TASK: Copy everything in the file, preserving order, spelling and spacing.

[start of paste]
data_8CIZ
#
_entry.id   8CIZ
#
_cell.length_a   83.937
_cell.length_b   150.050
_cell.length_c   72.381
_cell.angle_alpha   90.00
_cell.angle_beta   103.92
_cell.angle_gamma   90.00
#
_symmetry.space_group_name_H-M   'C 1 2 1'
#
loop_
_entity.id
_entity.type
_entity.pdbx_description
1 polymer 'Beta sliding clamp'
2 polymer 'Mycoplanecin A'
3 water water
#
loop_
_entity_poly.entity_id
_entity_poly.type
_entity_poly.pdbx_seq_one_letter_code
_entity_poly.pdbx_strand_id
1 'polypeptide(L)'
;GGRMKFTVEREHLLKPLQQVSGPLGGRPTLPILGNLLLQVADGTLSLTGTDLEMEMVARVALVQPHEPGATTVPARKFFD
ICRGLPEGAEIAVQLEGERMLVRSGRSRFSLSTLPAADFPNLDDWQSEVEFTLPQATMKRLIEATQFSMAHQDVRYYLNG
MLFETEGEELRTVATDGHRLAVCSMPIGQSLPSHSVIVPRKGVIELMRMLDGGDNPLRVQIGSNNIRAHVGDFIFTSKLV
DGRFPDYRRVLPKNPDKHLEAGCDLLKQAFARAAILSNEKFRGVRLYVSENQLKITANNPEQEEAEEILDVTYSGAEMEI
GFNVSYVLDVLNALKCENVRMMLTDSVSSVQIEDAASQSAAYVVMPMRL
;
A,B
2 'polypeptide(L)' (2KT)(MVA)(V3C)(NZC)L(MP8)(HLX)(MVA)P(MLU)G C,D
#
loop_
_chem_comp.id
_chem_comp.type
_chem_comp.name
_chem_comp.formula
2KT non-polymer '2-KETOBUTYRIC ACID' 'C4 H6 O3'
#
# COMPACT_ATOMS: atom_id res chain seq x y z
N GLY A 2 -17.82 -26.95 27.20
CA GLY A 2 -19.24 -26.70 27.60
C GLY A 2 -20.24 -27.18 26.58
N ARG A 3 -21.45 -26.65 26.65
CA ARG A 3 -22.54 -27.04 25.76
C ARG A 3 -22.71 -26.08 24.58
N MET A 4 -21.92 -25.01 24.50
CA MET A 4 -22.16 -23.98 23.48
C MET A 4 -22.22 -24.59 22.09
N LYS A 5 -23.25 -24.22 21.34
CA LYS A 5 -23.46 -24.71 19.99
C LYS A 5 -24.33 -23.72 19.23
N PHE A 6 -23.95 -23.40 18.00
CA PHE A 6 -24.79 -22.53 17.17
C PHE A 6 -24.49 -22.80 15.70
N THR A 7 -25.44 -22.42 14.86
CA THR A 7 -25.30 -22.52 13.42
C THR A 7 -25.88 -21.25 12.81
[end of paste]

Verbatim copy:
data_8CIZ
#
_entry.id   8CIZ
#
_cell.length_a   83.937
_cell.length_b   150.050
_cell.length_c   72.381
_cell.angle_alpha   90.00
_cell.angle_beta   103.92
_cell.angle_gamma   90.00
#
_symmetry.space_group_name_H-M   'C 1 2 1'
#
loop_
_entity.id
_entity.type
_entity.pdbx_description
1 polymer 'Beta sliding clamp'
2 polymer 'Mycoplanecin A'
3 water water
#
loop_
_entity_poly.entity_id
_entity_poly.type
_entity_poly.pdbx_seq_one_letter_code
_entity_poly.pdbx_strand_id
1 'polypeptide(L)'
;GGRMKFTVEREHLLKPLQQVSGPLGGRPTLPILGNLLLQVADGTLSLTGTDLEMEMVARVALVQPHEPGATTVPARKFFD
ICRGLPEGAEIAVQLEGERMLVRSGRSRFSLSTLPAADFPNLDDWQSEVEFTLPQATMKRLIEATQFSMAHQDVRYYLNG
MLFETEGEELRTVATDGHRLAVCSMPIGQSLPSHSVIVPRKGVIELMRMLDGGDNPLRVQIGSNNIRAHVGDFIFTSKLV
DGRFPDYRRVLPKNPDKHLEAGCDLLKQAFARAAILSNEKFRGVRLYVSENQLKITANNPEQEEAEEILDVTYSGAEMEI
GFNVSYVLDVLNALKCENVRMMLTDSVSSVQIEDAASQSAAYVVMPMRL
;
A,B
2 'polypeptide(L)' (2KT)(MVA)(V3C)(NZC)L(MP8)(HLX)(MVA)P(MLU)G C,D
#
loop_
_chem_comp.id
_chem_comp.type
_chem_comp.name
_chem_comp.formula
2KT non-polymer '2-KETOBUTYRIC ACID' 'C4 H6 O3'
#
# COMPACT_ATOMS: atom_id res chain seq x y z
N GLY A 2 -17.82 -26.95 27.20
CA GLY A 2 -19.24 -26.70 27.60
C GLY A 2 -20.24 -27.18 26.58
N ARG A 3 -21.45 -26.65 26.65
CA ARG A 3 -22.54 -27.04 25.76
C ARG A 3 -22.71 -26.08 24.58
N MET A 4 -21.92 -25.01 24.50
CA MET A 4 -22.16 -23.98 23.48
C MET A 4 -22.22 -24.59 22.09
N LYS A 5 -23.25 -24.22 21.34
CA LYS A 5 -23.46 -24.71 19.99
C LYS A 5 -24.33 -23.72 19.23
N PHE A 6 -23.95 -23.40 18.00
CA PHE A 6 -24.79 -22.53 17.17
C PHE A 6 -24.49 -22.80 15.70
N THR A 7 -25.44 -22.42 14.86
CA THR A 7 -25.30 -22.52 13.42
C THR A 7 -25.88 -21.25 12.81